The manufacturer’s recommendation is for the acquisition to be made from a distance of approximately one meter from the object [23]. To obtain the complete mesh, the acquisition must be made from several angles. The respective patches are registered to form a single 3D object using the ICP (Iterative Closest Point) algorithm [24] through the Geomagic software.

2.2. Thermal Image Acquisition

For the acquisition of the thermal images, a FLIR infrared camera model A325 was used. It is sensitive to wavelengths of 7.5 to 13 μm and can record temperatures from -20 to 120 °C with a thermal resolution of 0.05 °C, at 30 frames per second with a resolution of 320×240 pixels [25]. The lens used has a nominal focal length of 18 mm.
During the thermography experiments, it was observed that long periods in the acquisition of the images caused significant temperature variations on the skin surface. To address this, a rotating system (Figure 2) was designed and assembled to allow faster and more accurate acquisition of the thermal images.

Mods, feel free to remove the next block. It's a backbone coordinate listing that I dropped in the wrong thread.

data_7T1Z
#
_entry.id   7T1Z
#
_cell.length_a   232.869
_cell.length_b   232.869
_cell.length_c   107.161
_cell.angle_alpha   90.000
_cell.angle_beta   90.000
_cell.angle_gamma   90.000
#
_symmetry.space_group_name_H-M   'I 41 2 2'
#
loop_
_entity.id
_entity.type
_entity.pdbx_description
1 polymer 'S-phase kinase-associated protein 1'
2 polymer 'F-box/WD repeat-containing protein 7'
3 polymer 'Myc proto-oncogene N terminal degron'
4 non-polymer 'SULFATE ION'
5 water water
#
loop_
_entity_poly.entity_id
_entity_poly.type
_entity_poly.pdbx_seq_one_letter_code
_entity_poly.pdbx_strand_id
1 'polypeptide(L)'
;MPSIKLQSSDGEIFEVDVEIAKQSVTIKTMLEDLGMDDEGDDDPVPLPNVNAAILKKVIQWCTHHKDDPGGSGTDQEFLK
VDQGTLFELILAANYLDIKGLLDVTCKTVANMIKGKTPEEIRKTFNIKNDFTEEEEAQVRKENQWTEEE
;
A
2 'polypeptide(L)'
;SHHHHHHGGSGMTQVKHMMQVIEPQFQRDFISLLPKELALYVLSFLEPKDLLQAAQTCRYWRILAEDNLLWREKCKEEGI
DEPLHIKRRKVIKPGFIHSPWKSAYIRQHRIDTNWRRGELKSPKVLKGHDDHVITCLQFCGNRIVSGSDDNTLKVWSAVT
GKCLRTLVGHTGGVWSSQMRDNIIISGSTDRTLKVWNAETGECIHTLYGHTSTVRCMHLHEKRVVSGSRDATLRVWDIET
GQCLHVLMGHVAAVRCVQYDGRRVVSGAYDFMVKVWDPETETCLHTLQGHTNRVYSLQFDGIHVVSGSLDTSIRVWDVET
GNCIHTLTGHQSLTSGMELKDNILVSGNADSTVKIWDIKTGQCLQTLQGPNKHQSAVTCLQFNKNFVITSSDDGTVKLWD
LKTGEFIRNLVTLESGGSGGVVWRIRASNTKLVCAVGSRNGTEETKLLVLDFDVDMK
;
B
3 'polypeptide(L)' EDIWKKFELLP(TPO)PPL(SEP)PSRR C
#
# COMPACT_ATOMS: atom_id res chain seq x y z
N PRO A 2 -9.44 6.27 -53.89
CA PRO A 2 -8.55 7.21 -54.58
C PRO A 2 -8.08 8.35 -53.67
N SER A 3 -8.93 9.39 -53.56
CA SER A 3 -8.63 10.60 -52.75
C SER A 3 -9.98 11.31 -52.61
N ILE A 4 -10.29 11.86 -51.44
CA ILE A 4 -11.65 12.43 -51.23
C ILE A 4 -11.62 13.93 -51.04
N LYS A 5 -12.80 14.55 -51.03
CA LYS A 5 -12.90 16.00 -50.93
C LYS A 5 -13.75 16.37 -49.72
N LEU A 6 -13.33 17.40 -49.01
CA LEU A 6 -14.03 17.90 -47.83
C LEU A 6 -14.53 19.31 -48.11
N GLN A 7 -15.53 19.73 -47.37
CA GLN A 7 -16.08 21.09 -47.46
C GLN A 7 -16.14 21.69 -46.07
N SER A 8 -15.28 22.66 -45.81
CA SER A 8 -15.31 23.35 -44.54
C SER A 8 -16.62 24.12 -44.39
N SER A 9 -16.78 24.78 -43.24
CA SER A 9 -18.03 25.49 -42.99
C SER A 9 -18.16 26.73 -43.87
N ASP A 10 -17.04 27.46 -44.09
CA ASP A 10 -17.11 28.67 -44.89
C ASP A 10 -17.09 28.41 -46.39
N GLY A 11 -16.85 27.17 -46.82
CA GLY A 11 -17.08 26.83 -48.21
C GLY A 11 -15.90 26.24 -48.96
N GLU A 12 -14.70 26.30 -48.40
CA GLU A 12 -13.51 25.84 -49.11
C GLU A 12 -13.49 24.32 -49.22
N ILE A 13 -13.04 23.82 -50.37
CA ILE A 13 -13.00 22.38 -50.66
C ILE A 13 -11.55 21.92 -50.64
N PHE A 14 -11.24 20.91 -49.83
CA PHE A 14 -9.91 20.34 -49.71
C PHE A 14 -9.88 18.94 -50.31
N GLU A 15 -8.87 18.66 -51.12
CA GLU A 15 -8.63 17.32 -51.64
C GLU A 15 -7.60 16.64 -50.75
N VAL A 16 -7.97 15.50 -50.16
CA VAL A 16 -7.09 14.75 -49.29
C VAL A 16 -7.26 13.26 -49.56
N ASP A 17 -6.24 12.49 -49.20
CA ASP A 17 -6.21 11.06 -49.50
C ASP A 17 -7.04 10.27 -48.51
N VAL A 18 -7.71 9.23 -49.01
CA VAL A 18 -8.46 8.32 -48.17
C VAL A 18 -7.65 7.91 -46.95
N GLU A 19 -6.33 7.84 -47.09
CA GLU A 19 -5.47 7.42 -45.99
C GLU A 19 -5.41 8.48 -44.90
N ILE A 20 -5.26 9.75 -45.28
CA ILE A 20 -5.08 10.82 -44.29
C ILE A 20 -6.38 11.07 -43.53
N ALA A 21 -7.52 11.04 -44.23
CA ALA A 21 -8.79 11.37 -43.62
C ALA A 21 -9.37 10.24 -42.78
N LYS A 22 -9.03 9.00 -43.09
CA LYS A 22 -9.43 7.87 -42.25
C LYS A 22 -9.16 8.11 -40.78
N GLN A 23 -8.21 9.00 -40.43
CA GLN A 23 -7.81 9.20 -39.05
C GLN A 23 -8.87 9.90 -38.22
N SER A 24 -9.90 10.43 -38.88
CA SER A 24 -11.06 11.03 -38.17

The system provides adjustment of distance d, height h, and angulation of the thermal camera (i.e. α, β, θ and γ). A motor with speed control coupled to the rotation axis ω (ranging from 0 to 360°) allows capturing images at multiple angles while maintaining a fixed distance d to the object. The acquisition of all thermal images was conducted in a room with an especially built air-conditioner that allows control of temperature and humidity variations, and air circulation.

Figure 2: Swivel stand for thermal image acquisition

The acquired sequence of thermal images is exported to the CSV (Comma Separated Values) format using the FLIR Tools 4.0 software. Obtained values are expressed in degrees Celsius, with each value representing a pixel of the image. CSV files are then converted to PNG image format using MATLAB. A selection of 70 thermal images, captured at uniformly spaced angles and fixed distance from the object, was adopted for projection onto the 3D mesh.

2.3. Camera Pose Estimation

Structure from Motion (SfM) is a process that simultaneously estimates the 3D structure of an object and the camera poses during image acquisition. In general, Bundle Adjustment (BA) is used for this purpose [26], while SfM is a more general term that aggregates the whole set of techniques used. Since thermal images typically have a low resolution and do not actually describe geometry information, the 3D structure output from SfM is not accurate or reliable enough for our purposes. Consequently, the 3D structure is acquired from a 3D scanner,